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The Strangely Beautiful Saint

December 13, 2016


Today the Church remembers and recalls the witness of a 4th century martyr whose name is Lucy.

Lucy was killed during the persecution of the Church that was orchestrated by the Roman Emperor Diocletian. Diocletian understood very well that the Church, now well established throughout the Roman Empire, was presenting an attractive and credible alternative to the culture of the Roman power. If persuasion and legal sanctions would not undermine the influence of the Church, then violence was the best strategy. 

The story of Lucy’s life and death was very popular during the Middle Ages and devotion to the saint spread throughout what was then the Catholic world. Vestiges of the popularity of cult linger to this day, even in Protestant and secular countries, where customs associated with the saint are still treasured.

The story of her martyrdom emphasizes that it was her refusal to marry and her decision to remain a virgin dedicated to Christ that would be the occasion for her arrest and her execution. That she was also a member of the upper classes of Roman society did not help to keep her from harm, as Diocletian was particularly focused in his persecution of the Church at the Christians of the upper classes, whom he believed provided not only funding and protection for the Church, but also were giving the Christian Faith legitimacy in the eyes of the people.

Lucy’s insistence that she remain unmarried and dedicated to Christ was not viewed as simply a strange lifestyle choice, but an act of defiance against the values of the Roman Empire and the way of life that the Empire deemed appropriate for a woman of Lucy’s social standing.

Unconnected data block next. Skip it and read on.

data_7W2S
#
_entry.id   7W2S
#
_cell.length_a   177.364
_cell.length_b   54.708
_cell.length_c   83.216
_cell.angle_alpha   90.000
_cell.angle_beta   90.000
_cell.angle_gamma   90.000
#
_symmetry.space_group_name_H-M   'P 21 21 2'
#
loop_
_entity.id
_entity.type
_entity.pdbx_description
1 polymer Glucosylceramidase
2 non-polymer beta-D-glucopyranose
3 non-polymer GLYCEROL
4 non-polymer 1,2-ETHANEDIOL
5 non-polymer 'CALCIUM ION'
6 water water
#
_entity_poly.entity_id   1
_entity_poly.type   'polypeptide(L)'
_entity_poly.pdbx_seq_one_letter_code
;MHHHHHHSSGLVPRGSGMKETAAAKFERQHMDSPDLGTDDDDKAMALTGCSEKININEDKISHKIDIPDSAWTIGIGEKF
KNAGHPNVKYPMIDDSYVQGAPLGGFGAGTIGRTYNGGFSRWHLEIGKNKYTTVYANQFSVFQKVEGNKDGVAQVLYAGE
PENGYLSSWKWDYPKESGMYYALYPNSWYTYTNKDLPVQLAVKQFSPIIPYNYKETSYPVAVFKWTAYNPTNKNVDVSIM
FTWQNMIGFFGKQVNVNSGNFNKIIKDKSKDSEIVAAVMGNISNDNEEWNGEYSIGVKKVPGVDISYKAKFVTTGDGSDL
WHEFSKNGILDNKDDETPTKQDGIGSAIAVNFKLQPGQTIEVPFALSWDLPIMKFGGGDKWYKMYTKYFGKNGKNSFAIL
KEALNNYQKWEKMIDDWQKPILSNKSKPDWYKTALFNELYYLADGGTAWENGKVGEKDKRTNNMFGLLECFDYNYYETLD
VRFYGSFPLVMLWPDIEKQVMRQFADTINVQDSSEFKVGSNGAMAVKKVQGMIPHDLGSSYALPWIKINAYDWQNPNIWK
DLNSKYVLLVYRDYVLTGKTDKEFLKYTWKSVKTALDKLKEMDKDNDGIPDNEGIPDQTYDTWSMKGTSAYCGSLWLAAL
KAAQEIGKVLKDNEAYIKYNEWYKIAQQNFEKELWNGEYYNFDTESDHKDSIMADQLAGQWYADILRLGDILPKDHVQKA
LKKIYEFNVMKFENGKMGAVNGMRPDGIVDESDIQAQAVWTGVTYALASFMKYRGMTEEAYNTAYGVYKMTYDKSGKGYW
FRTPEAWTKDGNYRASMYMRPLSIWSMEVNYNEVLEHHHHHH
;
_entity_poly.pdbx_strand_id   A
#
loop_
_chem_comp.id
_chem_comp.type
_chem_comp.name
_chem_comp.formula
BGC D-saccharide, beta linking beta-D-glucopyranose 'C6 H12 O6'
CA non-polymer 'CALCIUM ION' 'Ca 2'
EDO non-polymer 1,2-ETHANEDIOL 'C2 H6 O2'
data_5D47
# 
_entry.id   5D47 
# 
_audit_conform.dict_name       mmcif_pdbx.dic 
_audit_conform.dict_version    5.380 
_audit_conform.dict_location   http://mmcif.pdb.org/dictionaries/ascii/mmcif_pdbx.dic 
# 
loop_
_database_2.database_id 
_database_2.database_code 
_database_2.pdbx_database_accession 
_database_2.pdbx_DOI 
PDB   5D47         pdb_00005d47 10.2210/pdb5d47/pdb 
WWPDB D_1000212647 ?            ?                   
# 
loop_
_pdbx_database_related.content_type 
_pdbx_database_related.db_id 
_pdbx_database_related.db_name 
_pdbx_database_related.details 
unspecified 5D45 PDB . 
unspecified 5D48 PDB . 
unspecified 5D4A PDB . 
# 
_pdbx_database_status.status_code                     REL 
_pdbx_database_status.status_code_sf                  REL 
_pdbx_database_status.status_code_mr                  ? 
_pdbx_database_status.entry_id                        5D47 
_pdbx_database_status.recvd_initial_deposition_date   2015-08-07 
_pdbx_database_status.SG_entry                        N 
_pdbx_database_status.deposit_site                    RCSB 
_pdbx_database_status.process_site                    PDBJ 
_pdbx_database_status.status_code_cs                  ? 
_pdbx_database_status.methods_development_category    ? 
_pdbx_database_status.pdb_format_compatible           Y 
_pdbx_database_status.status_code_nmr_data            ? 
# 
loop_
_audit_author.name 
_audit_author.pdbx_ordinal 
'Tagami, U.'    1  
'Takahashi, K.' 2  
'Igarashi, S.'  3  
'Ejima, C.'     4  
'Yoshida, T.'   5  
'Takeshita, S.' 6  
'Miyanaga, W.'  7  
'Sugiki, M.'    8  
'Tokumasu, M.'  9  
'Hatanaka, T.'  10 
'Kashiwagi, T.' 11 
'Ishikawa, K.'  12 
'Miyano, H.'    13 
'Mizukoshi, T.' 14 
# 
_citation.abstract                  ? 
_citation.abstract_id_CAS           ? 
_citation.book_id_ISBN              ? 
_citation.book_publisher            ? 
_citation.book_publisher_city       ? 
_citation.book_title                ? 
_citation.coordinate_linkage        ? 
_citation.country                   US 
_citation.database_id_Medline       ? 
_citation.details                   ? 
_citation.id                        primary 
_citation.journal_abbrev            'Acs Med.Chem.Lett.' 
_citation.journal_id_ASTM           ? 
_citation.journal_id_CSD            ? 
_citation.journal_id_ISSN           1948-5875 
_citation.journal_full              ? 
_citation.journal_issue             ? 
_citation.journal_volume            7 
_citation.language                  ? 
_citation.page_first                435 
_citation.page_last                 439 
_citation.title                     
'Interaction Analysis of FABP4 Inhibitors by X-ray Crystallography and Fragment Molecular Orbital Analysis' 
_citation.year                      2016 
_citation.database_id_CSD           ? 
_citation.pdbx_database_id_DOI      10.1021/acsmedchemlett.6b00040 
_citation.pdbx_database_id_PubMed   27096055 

She would pay for her defiance with her life.

We see in Lucy’s witness the beginnings of what the Church now practices as religious life- the acceptance of celibacy as a means by which one dedicates one’s life to Christ and is freed to act on behalf of the mission of the Church.

The witness of men and women like Lucy, who gave their lives so that they might live out the demands of the Gospel in the context of a celibate commitment, represents the beginning of what would become great religious communities that have nourished and continue to nourish the Church, if not with the blood of martyrdom, but with lives dedicated to loving service.

Lucy’s name means light. She is the patron of those who suffer from diseases of the eyes, and for this reason she is often portrayed by artists as holding in her hands two eyes.

One of the customs associated with Saint Lucy is that young women, on her feast day, wear on their heads wreaths of greenery with candles. The greenery represents the crown of martyrdom and the candles symbolize the halo of the saint- a halo symbolizes the radiance of Christ’s grace that shines through and transfigures a saint.

Perhaps the risk of walking with lighted candles on one’s head might evoke the risk of discipleship itself and remind us that as we make our way out on mission our efforts must be fully conscious and intentional.

The sight of this odd display, illuminating the darkness of a wintry December, can itself be an offer of grace- indicating to the faithful, not only the endurance of the memory of Saint Lucy, but the mission of the faithful to be for a world, so darkened by the power of sin and death, agents of the Lord Jesus who is himself the Light of the World.